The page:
Artists from Senegal to Richmond ‘merge the gap’ at annual art exhibition

Catalyst Studios founder Thomas Chatman (left), co-owner Chandler Gillikin (center) and director Kendahl Bell (right) at its annual exhibition featuring mixed medium art from Virginian and Senegalese artists. Photo by Paige Bell.

Lelia Contee, Contributing Writer

Photographers, fashion designers and visual artists from Virginia and the Republic of Senegal were featured at Catalyst Studios’ third annual art exhibition on Saturday, April 6 at the Residences at the John Marshall.

Catalyst Studios is an art gallery with a mission to connect local and Senegalese artists to a global stage, fostering talent through exhibitions, charity auctions and cultural exchange, according to the Catalyst Studios website

Thomas Chatman, the founder and CEO of Catalyst Studios said he felt inspired by Senegalese artists in Senegal. He visited Senegal to take photographs for his aunt, who had recently moved there. He then saw artists face many struggles, but they were still determined to work on their craft from sun up to sun down, Chatman said. 

Being born in Richmond and invested in the community, Chatman wanted to connect artists from Senegal to the art scene in Richmond, he said.

“Catalyst started because seeing the artwork in Senegal and seeing those artists that were struggling just to make a dollar to just put food on their plate, and then coming back here and seeing how big of a scene art has on Richmond,” Chatman said. 

This year’s theme is “Ego,” where the Catalyst Studio team wanted to dig deep and find their “why” and the answer to who they are as individuals, Chatman said. He wanted to push audiences and artists to think beyond the theme, dig deep into their own “ego” and create powerful messages in their art.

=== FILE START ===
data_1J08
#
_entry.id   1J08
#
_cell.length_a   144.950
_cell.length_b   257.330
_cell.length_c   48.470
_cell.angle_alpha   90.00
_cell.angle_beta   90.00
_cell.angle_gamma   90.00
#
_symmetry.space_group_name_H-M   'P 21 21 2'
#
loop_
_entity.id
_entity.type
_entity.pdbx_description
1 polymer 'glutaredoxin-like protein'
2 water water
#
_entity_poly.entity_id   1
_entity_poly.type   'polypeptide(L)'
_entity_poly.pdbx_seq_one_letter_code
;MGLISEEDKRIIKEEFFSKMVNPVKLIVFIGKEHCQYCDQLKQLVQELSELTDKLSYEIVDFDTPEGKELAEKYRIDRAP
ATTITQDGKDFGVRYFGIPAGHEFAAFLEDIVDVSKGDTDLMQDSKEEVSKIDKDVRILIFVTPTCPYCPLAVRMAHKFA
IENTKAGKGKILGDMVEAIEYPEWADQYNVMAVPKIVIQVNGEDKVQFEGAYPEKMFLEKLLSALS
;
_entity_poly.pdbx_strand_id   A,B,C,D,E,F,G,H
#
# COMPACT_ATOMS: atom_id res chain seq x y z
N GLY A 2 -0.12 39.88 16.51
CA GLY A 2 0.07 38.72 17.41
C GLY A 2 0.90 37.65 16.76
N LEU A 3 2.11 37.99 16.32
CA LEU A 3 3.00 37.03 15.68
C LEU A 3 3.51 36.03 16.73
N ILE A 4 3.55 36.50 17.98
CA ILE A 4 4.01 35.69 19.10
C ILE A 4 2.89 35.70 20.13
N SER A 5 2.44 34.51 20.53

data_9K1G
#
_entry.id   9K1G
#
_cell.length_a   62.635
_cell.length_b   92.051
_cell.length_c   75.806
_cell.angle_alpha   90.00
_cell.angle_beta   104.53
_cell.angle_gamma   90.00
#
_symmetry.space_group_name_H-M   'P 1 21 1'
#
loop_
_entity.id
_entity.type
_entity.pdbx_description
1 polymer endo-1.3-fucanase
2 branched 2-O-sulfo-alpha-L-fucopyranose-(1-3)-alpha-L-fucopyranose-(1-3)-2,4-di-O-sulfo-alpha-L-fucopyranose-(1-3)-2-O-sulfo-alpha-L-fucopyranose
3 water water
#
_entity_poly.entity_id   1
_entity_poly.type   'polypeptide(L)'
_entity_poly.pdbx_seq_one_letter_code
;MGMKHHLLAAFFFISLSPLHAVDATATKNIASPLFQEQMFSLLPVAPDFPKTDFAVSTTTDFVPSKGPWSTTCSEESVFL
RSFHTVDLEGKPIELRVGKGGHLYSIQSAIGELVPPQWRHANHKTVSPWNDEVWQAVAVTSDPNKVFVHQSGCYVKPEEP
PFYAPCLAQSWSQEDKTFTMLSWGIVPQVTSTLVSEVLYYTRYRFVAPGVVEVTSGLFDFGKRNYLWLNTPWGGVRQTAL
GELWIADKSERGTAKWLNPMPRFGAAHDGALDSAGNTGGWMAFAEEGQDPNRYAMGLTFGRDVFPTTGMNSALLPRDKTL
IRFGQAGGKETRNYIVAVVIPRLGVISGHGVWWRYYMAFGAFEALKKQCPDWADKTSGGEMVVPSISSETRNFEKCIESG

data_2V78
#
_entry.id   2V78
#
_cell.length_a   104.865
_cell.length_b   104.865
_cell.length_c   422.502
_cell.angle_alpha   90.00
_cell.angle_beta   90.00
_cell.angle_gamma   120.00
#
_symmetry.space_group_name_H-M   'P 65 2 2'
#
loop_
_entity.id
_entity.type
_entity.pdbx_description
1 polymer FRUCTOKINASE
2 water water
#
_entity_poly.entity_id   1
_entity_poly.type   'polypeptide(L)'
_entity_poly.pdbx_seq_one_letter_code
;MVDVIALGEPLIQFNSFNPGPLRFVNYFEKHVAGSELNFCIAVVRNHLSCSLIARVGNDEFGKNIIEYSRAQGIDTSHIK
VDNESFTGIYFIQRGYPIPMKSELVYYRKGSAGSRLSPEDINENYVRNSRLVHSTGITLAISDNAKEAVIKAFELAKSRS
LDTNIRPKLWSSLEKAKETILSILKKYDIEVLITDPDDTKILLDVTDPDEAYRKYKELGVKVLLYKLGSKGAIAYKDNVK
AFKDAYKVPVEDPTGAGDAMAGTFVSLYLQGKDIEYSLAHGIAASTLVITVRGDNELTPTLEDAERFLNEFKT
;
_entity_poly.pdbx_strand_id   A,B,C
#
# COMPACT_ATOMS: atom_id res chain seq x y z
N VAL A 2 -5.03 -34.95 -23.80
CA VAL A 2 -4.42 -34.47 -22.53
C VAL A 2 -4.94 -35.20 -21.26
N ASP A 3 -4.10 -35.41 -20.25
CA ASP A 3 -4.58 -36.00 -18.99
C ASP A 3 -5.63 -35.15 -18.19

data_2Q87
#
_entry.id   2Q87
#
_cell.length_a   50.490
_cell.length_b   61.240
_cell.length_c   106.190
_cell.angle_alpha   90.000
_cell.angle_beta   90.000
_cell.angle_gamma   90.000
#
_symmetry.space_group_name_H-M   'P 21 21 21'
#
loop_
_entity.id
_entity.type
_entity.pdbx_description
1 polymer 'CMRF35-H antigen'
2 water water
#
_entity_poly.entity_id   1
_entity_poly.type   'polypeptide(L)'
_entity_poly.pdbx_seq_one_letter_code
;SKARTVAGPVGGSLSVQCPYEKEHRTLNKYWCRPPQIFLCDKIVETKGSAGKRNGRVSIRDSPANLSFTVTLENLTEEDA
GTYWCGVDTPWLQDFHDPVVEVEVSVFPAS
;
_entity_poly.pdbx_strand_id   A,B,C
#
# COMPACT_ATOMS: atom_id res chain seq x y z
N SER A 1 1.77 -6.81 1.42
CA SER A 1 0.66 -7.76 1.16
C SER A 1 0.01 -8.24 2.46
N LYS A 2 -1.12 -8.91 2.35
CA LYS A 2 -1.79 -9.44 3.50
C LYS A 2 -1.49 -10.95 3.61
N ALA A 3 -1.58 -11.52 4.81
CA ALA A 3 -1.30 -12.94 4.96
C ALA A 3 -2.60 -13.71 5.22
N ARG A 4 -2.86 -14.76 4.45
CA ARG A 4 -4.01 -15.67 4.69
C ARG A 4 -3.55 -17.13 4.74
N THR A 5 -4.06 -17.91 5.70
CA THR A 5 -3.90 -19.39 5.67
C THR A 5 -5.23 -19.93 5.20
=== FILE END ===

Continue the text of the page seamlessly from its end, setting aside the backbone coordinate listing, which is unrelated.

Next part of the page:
Chatman loves that art is a form of communication — it speaks different languages, comes from varieties of cultures with many different perspectives and fosters a sense of community in Richmond, so he wanted to give back to the local community and Senegal, he said.

Catalyst Studios was not always called Catalyst Studios. In 2021, it was a brand called VSN, standing for the middle letters of lover, loser and loner, signifying Chatman and his friends’ personalities. Then it changed to staykoolinn, Kendahl Bell’s photography name, the gallery director and host of Catalyst Studios, who is a friend of Chatman, according to Chatman. 

After leaving Senegal, Chatman realized he wanted to focus on art and “ignite that flame within people,” thus Catalyst Studios became official. 

“I really am inspired to keep going because of what I know can come from this,” Chatman said. 

“Going to Senegal, being the catalyst for those artists and getting their artwork here and providing that platform, that space, providing that representation for them and also being that for other artists that are local.”

Just being around other artists is inspiring and encouraging, according to Briahna Switzer, a featured photographer in the exhibition from Newport News and owner of Photography Breeze.